To mark British Science Week, girls urged to consider picking STEM careers by Derbyshire chemicals company

A Derbyshire chemicals company has been helping girls get stuck into science with the aim of boosting numbers of women working in the sector.


Dr Trish Kilsby, a chemist who works at Lubrizol - an additives company with a UK headquarters in Hazelwood near Belper - said while attitudes to women in science have undoubtedly improved over the years, there is still a long way to go to achieve equal representation.


British Science Week celebrates STEM subjects (science, technology, engineering and maths) and runs from March 11-20. This year’s theme is ‘Smashing Stereotypes’.


Trish, who is Lubrizol’s regional technology manager for Europe and India, designs additives that go into lubricants for tractors and commercial vehicles – without which these machines would not function correctly.


She said: “Getting girls interested in pursuing science is something I’m really passionate about. I work in a very under-represented field. To be honest, there are a lot of meetings where I’m the only woman there. It would be nice not to be! In previous generations girls would do home economics rather than physics and chemistry. It’s really sad there’s still a little bit of that.


“My career in science has granted me so many opportunities and so many things that I would never have thought I would have done. I want other women to experience the same thing. My job has been such good fun. I’ve travelled round the world with it. And even if I chose to do something different, I have still got that background.”


Lubrizol employees are coming together to back British Science Week by reinforcing the messages of the campaign via its social media channels. Their support reflects the company’s continued efforts to drive up diversity as well as champion science itself, which underpins all of its work.


To do their bit to boost girls’ interest in STEM subjects ahead of picking their GCSEs, Trish joined other Lubrizol representatives for a special event at the University of Derby to mark the International Day of Women and Girls in Science.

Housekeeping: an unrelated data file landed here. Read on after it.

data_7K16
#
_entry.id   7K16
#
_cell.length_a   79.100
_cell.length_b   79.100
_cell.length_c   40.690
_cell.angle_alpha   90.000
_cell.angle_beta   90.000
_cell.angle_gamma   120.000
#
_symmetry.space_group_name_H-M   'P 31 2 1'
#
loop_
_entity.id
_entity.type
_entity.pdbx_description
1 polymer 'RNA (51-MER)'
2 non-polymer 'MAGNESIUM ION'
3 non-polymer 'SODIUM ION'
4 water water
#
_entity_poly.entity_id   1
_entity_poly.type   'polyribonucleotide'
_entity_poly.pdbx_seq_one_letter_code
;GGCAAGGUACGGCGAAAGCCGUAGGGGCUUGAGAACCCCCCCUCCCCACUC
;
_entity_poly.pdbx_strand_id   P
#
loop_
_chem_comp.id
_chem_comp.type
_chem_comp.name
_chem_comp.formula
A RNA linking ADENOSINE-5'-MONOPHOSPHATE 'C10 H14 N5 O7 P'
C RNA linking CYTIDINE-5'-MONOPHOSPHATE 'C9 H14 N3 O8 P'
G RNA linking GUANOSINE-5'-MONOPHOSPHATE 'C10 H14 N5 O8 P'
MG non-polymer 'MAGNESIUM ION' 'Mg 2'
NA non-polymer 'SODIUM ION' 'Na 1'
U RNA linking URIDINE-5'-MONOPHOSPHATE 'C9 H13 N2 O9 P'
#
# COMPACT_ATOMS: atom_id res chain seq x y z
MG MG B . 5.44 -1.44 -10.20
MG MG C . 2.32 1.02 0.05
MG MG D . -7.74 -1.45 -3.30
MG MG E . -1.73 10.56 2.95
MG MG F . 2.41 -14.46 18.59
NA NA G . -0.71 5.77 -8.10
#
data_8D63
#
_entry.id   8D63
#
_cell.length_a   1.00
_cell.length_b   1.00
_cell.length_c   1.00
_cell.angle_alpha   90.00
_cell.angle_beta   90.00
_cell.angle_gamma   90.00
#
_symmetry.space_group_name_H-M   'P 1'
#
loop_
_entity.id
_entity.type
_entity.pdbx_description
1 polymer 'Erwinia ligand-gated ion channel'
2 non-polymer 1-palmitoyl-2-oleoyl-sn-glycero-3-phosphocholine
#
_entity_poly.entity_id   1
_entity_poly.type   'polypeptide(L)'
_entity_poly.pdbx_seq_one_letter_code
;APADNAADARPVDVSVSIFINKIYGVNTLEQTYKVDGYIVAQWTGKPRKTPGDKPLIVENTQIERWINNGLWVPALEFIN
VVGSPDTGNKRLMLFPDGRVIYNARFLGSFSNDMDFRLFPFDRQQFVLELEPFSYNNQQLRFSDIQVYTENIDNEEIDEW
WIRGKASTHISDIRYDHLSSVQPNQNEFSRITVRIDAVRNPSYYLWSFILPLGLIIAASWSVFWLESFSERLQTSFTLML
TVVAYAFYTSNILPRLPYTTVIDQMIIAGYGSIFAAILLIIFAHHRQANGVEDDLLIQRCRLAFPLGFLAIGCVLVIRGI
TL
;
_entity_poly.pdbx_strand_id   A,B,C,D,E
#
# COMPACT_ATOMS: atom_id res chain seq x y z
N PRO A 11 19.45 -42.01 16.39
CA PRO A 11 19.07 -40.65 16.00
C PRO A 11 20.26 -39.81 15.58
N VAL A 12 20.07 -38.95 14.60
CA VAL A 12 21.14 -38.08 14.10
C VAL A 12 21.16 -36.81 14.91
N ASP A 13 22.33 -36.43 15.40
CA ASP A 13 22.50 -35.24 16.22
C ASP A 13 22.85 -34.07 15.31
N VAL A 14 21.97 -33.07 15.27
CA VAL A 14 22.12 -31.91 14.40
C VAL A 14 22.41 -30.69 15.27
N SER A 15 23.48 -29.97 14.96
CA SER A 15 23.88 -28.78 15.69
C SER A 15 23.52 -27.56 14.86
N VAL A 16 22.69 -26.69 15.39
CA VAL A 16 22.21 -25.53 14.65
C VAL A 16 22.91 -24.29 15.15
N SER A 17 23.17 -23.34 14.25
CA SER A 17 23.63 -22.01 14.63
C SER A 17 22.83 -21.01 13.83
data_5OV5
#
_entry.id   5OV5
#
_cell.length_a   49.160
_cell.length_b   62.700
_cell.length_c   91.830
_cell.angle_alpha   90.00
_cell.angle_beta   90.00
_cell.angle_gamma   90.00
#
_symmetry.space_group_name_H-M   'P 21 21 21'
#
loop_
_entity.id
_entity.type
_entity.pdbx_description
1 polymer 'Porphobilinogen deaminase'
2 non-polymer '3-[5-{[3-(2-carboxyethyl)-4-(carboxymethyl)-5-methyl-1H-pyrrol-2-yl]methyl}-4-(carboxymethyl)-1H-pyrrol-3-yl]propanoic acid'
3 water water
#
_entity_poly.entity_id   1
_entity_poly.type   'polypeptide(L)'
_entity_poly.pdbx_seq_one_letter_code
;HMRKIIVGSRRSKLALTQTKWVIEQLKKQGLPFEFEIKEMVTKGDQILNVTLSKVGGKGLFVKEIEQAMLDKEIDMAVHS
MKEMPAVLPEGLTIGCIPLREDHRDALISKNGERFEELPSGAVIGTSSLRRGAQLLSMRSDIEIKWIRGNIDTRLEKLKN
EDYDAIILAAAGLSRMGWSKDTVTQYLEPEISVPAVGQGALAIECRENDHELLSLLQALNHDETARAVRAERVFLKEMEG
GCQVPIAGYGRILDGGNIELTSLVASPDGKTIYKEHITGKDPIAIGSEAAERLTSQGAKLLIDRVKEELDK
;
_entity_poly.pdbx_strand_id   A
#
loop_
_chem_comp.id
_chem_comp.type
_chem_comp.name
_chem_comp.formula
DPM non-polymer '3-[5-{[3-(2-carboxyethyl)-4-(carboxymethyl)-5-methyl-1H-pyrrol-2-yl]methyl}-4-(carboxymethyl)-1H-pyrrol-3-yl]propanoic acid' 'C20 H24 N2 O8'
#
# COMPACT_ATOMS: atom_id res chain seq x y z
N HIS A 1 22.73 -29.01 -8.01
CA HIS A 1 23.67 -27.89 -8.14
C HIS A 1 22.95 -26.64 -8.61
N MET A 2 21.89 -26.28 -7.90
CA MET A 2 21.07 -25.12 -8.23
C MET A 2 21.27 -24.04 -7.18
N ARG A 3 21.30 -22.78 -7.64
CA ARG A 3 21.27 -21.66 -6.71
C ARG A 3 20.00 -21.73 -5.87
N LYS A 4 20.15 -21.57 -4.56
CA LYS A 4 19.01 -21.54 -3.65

Lubrizol staff were helping year 8 girls explore the wonderful world of chemistry at the event, delivered in partnership with E4E, a Derby initiative which links employers with schools.


Trish, along with fellow Lubrizol employees Joy Bempong, Laura Barrie, Lucy Armstrong and Tim Hollingshurst, came along to answer questions from students about what a career in STEM entails. Girls were then challenged to show off their scientific skills by having a go at making a chemical product themselves, experimenting with the effectiveness of different types of ingredients such as petroleum jelly.


Trish said: “I think the day went brilliantly. It was really well organised. The interaction with the young women was fantastic. They came armed and prepared with questions.


“My job is incredibly varied, every single day. It’s getting better to work as a woman in STEM subjects. I no longer feel I’m not respected. It would just be great to see more representation for women. I want to give people the same enthusiasm and opportunities that I have had.”


Figures show that representation in STEM subjects is still disproportionately weighed towards men working in the sector. According to the Higher Education Statistics Agency (HESA) just over a third of STEM higher education students in the UK are women, while around a quarter of the country’s STEM graduates are female.


Another participant in the event, Tim Hollingshurst, global network delivery manager for Lubrizol, said: “I like getting involved in events like this which promote STEM subjects at GCSE level, particularly for girls. Engineering is still a very highly male orientated area. It’s all about trying to bring diversity of background and gender roles into this arena. It’s so important.”


For Tim, the quest to encourage girls into science has added importance as his daughter, Lucy, has been picking her own GCSE options – along with year 9 pupils across the UK.


He said his daughter liked nothing better than wiring up a plug or programming her own drones, and he would love to see her pursue her talents in technology and engineering.


He said: “I want my daughter to do whatever she wants to do in the future, and I certainly don’t want her to be limited because of her gender. It was important that the event at the University of Derby was for year 8 girls, who will be making their choices at GCSE next year. The team at Lubrizol wanted to inspire girls of this age to be strongly considering a future in science, a pathway which starts at GCSE.”

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